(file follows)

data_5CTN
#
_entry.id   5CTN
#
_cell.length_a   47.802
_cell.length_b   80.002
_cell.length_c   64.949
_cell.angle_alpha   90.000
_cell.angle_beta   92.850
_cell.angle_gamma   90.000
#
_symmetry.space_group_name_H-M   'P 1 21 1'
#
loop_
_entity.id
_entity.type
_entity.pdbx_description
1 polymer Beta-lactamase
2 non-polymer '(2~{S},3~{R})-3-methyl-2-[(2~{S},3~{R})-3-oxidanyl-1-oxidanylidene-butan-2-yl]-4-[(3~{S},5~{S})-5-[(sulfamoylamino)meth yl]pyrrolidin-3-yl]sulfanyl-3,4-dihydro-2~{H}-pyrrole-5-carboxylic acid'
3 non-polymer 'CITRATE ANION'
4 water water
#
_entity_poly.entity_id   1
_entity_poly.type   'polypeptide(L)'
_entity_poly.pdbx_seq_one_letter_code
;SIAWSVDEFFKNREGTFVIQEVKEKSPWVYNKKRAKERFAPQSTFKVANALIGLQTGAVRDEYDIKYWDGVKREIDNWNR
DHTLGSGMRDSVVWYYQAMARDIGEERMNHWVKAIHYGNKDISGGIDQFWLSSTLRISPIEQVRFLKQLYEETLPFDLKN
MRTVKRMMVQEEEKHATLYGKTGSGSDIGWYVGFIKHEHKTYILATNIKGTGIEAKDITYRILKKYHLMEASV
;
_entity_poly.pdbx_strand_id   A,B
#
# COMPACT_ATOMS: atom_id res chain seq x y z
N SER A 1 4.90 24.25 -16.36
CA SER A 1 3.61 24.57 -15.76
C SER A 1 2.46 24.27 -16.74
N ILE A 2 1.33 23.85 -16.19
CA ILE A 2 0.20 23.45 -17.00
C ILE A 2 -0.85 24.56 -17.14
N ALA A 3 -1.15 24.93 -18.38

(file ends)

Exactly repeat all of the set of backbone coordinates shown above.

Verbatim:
data_5CTN
#
_entry.id   5CTN
#
_cell.length_a   47.802
_cell.length_b   80.002
_cell.length_c   64.949
_cell.angle_alpha   90.000
_cell.angle_beta   92.850
_cell.angle_gamma   90.000
#
_symmetry.space_group_name_H-M   'P 1 21 1'
#
loop_
_entity.id
_entity.type
_entity.pdbx_description
1 polymer Beta-lactamase
2 non-polymer '(2~{S},3~{R})-3-methyl-2-[(2~{S},3~{R})-3-oxidanyl-1-oxidanylidene-butan-2-yl]-4-[(3~{S},5~{S})-5-[(sulfamoylamino)meth yl]pyrrolidin-3-yl]sulfanyl-3,4-dihydro-2~{H}-pyrrole-5-carboxylic acid'
3 non-polymer 'CITRATE ANION'
4 water water
#
_entity_poly.entity_id   1
_entity_poly.type   'polypeptide(L)'
_entity_poly.pdbx_seq_one_letter_code
;SIAWSVDEFFKNREGTFVIQEVKEKSPWVYNKKRAKERFAPQSTFKVANALIGLQTGAVRDEYDIKYWDGVKREIDNWNR
DHTLGSGMRDSVVWYYQAMARDIGEERMNHWVKAIHYGNKDISGGIDQFWLSSTLRISPIEQVRFLKQLYEETLPFDLKN
MRTVKRMMVQEEEKHATLYGKTGSGSDIGWYVGFIKHEHKTYILATNIKGTGIEAKDITYRILKKYHLMEASV
;
_entity_poly.pdbx_strand_id   A,B
#
# COMPACT_ATOMS: atom_id res chain seq x y z
N SER A 1 4.90 24.25 -16.36
CA SER A 1 3.61 24.57 -15.76
C SER A 1 2.46 24.27 -16.74
N ILE A 2 1.33 23.85 -16.19
CA ILE A 2 0.20 23.45 -17.00
C ILE A 2 -0.85 24.56 -17.14
N ALA A 3 -1.15 24.93 -18.38